Schizophyllum commune

Schizophyllum commune

''Schizophyllum commune'' is a species of fungus in the genus ''Schizophyllum''. The mushroom resembles undulating waves of tightly packed corals or loose Chinese fan.
Split Gills - Schizophyllum commune Delicate fruiting bodies that were 5-15 mm wide. They had fuzzy, white upper surfaces and gill-like folds on the under surfaces. The gills ranged in color from white to brown depending on age.

Habitat: Deciduous forest Geotagged,Schizophyllum commune,United States,Winter,mushroom,split gills


''S. commune'' is usually described as a morphological species of global distribution, but some research has suggested that it may be a species complex encompassing several cryptic species of more narrow distribution, as typical of many mushroom-forming Basidiomycota.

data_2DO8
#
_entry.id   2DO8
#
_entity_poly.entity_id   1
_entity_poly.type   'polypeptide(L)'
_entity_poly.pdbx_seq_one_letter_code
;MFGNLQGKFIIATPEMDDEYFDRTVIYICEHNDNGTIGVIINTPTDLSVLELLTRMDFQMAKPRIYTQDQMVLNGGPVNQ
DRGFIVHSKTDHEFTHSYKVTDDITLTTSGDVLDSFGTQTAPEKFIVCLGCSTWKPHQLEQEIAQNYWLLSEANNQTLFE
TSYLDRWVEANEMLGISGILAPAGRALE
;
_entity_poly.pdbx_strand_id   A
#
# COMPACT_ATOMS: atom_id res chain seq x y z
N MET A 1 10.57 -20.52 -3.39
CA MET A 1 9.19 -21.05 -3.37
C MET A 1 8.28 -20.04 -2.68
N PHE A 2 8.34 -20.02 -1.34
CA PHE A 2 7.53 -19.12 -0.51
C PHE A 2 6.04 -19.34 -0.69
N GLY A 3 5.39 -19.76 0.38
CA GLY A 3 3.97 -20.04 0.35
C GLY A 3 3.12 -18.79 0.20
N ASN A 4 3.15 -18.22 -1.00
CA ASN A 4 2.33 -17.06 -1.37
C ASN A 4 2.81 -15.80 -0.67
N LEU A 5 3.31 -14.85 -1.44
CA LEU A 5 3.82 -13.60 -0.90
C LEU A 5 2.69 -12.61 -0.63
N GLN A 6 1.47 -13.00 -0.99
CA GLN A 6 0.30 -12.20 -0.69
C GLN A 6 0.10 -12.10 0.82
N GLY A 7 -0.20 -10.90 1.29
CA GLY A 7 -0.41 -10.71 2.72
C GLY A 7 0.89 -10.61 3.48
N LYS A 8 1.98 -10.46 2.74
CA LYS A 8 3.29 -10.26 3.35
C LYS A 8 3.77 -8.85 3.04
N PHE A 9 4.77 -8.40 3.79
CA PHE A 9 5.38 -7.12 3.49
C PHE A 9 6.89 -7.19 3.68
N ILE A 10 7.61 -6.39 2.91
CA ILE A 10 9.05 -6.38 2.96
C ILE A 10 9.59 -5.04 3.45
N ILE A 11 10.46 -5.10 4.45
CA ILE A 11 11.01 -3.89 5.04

The gills, which produce basidiospores on their surface, split when the mushroom dries out, earning this mushroom the common name split gill. It is common in rotting wood, but can also cause disease in humans.

It has 23,328 distinct sexes, properly called mating types. Individuals of any sex are compatible for mating with all but their own sex. However, there are two genetic loci determining the mating type, locus A with 288 alleles and locus B with 81 alleles. A pair of fungi will only be fertile if they have different A and different B alleles; that is, each sex can enter fertile pairings with 22,960 others.

Hydrophobin was first isolated from ''Schizophyllum commune''.


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